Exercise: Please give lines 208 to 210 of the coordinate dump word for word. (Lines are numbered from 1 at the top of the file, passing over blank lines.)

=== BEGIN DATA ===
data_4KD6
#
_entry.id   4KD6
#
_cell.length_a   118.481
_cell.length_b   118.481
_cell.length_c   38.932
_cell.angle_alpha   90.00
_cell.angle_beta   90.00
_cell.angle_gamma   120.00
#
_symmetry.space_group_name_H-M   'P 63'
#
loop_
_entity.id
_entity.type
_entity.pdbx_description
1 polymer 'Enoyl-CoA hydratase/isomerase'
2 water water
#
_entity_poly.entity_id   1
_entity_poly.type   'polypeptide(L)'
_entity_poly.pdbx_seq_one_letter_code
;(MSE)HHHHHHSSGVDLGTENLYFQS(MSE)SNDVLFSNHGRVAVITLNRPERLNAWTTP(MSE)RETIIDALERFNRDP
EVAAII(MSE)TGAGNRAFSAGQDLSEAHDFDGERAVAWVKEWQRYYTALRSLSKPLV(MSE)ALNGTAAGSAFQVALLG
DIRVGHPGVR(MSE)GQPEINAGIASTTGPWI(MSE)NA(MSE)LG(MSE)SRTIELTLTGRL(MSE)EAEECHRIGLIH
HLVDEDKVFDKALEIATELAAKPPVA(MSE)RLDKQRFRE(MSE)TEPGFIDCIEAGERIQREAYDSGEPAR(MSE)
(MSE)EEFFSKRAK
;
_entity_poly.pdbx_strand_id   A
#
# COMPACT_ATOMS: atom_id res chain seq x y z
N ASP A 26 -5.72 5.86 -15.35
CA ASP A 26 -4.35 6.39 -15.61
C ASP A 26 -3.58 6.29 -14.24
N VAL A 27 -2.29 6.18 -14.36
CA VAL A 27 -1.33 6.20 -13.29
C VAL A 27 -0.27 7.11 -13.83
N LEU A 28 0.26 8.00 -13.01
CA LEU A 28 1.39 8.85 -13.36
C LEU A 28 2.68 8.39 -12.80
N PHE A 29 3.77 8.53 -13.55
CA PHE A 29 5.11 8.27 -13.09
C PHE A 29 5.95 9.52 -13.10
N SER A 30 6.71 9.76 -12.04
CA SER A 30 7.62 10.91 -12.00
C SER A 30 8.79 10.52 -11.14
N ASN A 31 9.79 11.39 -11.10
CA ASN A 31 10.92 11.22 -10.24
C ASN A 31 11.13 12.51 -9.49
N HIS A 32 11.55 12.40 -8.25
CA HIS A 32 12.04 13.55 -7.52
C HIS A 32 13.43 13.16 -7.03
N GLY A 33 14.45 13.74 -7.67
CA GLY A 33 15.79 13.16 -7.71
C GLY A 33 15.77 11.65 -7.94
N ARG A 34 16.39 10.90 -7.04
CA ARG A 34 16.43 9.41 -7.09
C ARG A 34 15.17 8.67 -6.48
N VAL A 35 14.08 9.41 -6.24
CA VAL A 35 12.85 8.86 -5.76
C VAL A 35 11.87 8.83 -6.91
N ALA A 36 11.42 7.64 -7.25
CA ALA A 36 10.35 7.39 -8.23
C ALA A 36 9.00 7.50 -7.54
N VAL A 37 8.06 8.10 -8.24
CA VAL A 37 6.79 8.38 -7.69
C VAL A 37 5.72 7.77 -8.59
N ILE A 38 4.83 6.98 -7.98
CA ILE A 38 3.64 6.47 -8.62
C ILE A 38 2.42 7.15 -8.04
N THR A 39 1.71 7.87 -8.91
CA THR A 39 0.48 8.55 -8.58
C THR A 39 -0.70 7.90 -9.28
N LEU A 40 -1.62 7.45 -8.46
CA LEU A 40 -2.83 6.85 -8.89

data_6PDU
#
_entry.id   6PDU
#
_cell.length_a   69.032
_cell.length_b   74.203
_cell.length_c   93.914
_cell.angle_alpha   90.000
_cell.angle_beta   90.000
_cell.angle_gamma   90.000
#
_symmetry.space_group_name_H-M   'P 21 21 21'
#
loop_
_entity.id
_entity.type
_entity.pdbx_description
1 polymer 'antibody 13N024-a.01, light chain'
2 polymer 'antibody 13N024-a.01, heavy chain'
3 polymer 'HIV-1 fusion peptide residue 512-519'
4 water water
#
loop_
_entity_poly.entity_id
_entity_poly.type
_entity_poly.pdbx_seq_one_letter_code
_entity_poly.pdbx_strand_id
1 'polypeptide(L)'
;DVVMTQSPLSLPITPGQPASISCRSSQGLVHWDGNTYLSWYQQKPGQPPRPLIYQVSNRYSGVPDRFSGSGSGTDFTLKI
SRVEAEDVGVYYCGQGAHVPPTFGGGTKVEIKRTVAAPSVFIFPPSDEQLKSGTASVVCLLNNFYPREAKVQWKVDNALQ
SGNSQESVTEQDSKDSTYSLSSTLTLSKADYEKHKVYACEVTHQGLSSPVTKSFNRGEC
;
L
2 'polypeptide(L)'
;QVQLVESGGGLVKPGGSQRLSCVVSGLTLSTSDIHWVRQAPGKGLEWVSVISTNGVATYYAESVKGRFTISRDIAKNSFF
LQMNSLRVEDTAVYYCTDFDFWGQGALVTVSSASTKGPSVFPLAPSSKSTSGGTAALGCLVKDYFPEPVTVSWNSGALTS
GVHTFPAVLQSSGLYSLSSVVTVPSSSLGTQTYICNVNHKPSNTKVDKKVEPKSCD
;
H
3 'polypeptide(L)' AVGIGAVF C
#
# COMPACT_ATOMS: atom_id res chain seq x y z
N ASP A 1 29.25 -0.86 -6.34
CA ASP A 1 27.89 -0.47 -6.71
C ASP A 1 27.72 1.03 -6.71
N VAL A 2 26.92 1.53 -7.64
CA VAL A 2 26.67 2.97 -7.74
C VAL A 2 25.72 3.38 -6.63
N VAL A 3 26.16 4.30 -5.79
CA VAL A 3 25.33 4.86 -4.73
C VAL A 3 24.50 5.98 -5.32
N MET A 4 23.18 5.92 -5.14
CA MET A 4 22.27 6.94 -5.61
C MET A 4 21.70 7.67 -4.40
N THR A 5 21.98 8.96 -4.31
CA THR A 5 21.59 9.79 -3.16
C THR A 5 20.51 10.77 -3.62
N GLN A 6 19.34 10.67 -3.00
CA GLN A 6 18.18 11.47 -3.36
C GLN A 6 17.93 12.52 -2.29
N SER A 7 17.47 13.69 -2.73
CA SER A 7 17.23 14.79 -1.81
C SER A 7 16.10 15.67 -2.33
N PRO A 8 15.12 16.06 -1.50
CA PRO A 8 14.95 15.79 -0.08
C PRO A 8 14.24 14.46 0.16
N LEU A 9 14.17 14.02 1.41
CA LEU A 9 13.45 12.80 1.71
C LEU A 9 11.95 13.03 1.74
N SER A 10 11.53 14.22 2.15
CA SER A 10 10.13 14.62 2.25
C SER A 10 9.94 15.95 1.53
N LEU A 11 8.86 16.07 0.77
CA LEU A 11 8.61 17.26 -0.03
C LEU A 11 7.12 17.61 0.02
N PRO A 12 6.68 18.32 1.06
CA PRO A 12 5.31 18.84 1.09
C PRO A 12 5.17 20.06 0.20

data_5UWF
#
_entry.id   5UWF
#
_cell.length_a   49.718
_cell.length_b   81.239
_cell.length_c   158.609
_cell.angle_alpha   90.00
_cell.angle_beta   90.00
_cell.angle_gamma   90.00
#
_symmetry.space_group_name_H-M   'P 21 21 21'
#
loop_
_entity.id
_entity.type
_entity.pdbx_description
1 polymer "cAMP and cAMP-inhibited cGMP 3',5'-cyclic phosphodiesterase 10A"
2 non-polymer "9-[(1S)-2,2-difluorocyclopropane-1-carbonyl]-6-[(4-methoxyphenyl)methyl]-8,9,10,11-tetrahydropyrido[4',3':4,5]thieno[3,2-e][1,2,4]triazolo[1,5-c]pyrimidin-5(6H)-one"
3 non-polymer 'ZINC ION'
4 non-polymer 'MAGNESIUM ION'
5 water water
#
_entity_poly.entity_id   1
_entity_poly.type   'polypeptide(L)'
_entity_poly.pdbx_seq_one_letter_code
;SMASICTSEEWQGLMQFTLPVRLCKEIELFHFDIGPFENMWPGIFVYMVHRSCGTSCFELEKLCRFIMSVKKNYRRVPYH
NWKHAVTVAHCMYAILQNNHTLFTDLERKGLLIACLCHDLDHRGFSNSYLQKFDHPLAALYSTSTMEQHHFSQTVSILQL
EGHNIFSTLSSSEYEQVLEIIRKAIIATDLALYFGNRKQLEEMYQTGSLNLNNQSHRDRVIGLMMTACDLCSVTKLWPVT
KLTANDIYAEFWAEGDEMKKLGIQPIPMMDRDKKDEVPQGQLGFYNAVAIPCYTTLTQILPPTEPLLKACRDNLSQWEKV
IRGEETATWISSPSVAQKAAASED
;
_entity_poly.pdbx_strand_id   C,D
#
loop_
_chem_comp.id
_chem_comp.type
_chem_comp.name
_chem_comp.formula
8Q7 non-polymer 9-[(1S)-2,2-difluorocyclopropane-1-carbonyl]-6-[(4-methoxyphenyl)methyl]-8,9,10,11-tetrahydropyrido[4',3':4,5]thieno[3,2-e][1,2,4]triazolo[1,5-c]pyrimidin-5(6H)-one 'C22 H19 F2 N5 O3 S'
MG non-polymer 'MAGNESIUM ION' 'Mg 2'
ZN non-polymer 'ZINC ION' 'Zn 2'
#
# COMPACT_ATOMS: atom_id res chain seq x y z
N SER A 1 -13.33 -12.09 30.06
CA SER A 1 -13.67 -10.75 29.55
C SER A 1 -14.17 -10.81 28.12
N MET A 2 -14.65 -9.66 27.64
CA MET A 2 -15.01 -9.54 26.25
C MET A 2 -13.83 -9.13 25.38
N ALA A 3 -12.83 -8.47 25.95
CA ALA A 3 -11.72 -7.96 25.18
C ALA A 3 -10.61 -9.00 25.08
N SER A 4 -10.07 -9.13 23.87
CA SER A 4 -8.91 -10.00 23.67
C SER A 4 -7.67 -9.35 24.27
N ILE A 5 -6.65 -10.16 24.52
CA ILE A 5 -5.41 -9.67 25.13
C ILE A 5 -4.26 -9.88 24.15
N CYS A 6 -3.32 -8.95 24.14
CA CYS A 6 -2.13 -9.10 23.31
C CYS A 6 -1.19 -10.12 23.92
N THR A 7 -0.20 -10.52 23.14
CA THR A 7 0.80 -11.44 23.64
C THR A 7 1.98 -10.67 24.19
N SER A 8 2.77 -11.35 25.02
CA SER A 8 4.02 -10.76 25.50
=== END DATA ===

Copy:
N SER A 4 -10.07 -9.13 23.87
CA SER A 4 -8.91 -10.00 23.67
C SER A 4 -7.67 -9.35 24.27